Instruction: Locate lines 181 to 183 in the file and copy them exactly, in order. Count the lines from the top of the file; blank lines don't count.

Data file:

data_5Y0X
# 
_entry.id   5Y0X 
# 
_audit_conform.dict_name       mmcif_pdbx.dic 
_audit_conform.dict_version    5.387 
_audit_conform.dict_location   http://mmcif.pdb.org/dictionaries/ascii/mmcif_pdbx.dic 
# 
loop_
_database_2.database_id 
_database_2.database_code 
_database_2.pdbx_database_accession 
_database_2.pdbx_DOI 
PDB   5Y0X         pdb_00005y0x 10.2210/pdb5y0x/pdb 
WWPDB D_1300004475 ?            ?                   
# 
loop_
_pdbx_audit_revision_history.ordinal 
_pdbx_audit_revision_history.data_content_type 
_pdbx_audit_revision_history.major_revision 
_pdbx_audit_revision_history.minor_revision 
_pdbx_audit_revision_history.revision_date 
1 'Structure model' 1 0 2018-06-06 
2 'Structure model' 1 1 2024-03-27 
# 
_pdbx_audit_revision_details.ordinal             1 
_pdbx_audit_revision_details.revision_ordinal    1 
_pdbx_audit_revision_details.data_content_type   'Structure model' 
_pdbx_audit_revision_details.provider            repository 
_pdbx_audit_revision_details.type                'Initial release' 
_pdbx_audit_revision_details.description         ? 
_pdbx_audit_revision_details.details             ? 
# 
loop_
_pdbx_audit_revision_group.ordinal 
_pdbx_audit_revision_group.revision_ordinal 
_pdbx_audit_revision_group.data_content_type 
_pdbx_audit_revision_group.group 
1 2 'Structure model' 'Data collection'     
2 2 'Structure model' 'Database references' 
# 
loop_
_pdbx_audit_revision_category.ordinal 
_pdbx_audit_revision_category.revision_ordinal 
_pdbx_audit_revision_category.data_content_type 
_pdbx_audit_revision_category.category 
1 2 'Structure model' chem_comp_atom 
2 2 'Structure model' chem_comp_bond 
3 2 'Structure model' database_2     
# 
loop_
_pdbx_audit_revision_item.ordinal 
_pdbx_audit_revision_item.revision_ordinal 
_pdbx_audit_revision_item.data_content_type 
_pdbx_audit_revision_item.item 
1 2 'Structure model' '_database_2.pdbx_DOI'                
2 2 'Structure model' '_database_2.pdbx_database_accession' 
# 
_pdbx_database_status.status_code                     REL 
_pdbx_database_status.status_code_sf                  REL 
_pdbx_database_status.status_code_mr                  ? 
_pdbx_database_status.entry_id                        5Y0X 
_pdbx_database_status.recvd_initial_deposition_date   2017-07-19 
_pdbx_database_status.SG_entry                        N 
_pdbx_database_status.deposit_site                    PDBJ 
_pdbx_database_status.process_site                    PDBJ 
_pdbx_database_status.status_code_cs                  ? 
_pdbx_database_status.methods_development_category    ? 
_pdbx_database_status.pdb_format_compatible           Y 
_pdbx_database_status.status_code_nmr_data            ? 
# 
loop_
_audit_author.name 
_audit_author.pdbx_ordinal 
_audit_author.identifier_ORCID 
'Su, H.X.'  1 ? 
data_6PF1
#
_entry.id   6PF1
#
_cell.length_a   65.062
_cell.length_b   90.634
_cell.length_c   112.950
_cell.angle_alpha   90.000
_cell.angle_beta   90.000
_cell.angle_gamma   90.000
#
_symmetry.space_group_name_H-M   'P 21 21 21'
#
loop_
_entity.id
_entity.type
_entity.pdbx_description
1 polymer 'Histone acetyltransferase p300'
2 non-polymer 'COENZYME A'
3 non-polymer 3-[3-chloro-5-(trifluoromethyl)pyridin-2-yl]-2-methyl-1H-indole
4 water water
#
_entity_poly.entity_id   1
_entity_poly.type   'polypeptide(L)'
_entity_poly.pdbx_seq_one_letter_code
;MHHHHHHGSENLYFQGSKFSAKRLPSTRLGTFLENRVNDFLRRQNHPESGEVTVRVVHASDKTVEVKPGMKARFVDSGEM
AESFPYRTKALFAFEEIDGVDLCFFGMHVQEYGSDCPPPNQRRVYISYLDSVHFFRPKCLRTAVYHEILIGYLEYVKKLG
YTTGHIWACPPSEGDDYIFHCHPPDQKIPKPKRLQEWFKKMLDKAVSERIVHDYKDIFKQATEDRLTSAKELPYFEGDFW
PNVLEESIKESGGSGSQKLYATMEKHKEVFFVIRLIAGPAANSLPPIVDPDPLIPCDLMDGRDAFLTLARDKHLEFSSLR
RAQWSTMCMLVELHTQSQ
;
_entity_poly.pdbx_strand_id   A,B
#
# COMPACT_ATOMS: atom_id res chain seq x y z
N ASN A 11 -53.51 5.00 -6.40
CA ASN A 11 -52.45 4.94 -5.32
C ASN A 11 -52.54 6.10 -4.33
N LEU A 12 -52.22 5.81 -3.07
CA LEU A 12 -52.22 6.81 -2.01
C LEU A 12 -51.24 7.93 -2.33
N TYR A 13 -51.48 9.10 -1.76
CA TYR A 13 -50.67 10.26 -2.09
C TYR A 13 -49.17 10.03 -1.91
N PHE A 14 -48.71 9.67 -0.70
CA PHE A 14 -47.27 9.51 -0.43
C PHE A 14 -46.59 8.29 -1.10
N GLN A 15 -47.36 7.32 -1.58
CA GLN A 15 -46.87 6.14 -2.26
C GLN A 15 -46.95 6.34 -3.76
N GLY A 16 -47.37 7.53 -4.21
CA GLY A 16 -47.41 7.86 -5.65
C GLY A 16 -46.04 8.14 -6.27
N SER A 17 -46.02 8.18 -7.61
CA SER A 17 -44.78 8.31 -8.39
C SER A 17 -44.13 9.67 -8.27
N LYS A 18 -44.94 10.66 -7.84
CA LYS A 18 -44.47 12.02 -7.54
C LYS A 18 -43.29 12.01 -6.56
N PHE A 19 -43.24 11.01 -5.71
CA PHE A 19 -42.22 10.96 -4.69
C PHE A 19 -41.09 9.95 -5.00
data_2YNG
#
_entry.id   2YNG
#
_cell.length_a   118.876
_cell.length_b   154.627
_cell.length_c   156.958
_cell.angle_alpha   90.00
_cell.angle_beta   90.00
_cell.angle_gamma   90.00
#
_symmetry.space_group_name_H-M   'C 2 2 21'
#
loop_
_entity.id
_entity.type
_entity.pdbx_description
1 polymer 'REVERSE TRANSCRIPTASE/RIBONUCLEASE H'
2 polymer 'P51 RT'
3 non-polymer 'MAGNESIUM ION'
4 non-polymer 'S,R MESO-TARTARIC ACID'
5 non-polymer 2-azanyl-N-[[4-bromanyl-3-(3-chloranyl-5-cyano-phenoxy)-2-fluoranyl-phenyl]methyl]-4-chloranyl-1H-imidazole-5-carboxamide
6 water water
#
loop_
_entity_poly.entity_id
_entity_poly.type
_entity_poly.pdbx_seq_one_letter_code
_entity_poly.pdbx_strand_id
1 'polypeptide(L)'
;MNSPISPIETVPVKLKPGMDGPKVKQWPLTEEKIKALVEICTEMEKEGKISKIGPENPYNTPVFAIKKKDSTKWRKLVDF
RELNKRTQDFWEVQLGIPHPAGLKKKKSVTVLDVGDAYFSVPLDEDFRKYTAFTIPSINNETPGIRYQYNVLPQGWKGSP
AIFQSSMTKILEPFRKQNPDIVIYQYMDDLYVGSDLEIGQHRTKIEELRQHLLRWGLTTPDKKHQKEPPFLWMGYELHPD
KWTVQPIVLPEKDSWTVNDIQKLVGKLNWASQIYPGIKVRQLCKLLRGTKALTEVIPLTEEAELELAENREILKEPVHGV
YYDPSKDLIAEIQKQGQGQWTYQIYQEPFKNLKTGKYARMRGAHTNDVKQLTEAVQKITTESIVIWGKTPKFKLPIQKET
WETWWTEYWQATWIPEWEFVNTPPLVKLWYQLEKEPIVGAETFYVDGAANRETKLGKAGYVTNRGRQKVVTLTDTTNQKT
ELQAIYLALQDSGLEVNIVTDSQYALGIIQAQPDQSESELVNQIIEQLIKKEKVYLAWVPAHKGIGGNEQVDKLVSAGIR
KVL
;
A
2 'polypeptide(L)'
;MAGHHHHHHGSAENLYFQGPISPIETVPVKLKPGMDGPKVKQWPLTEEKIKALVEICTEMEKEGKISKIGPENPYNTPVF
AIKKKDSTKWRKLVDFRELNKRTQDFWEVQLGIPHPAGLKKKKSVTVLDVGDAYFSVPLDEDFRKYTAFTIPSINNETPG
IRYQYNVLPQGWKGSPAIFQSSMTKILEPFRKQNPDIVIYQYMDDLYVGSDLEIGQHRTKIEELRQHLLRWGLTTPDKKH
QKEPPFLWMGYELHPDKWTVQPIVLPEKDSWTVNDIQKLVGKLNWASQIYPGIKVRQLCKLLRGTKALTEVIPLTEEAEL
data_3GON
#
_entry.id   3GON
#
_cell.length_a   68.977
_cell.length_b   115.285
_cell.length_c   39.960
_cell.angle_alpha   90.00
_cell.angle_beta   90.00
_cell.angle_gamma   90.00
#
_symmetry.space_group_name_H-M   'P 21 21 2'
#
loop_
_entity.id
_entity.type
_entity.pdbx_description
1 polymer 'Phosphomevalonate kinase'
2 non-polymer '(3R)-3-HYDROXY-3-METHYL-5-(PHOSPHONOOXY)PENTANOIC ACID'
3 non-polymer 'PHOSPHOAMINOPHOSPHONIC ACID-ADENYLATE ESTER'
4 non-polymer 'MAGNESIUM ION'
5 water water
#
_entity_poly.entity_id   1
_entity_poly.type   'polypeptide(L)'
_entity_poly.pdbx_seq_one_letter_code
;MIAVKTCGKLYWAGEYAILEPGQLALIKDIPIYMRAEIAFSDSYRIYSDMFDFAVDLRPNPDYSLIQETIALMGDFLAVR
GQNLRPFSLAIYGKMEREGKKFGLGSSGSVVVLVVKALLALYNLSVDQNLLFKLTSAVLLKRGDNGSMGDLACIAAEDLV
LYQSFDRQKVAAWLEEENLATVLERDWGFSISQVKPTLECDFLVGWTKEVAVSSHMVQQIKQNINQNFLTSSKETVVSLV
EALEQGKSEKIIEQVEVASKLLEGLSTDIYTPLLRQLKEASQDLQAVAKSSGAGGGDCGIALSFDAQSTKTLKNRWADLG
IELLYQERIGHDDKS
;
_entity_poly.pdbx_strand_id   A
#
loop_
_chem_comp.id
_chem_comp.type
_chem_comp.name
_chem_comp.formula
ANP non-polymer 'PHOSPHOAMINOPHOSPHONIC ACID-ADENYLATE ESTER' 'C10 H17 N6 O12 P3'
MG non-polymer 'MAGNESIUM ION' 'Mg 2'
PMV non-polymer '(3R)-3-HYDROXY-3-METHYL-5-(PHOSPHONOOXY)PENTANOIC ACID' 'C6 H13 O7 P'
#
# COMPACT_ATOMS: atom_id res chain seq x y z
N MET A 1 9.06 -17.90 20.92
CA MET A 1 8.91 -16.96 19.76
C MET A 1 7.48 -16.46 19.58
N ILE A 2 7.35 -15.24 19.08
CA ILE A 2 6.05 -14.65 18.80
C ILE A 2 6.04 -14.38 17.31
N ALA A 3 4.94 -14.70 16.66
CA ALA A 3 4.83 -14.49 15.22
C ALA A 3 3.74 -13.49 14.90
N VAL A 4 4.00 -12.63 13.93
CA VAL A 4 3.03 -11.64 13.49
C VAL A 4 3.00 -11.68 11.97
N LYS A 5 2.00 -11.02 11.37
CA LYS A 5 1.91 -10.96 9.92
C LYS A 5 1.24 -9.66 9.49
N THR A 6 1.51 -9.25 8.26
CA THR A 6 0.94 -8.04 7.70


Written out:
IRYQYNVLPQGWKGSPAIFQSSMTKILEPFRKQNPDIVIYQYMDDLYVGSDLEIGQHRTKIEELRQHLLRWGLTTPDKKH
QKEPPFLWMGYELHPDKWTVQPIVLPEKDSWTVNDIQKLVGKLNWASQIYPGIKVRQLCKLLRGTKALTEVIPLTEEAEL
data_3GON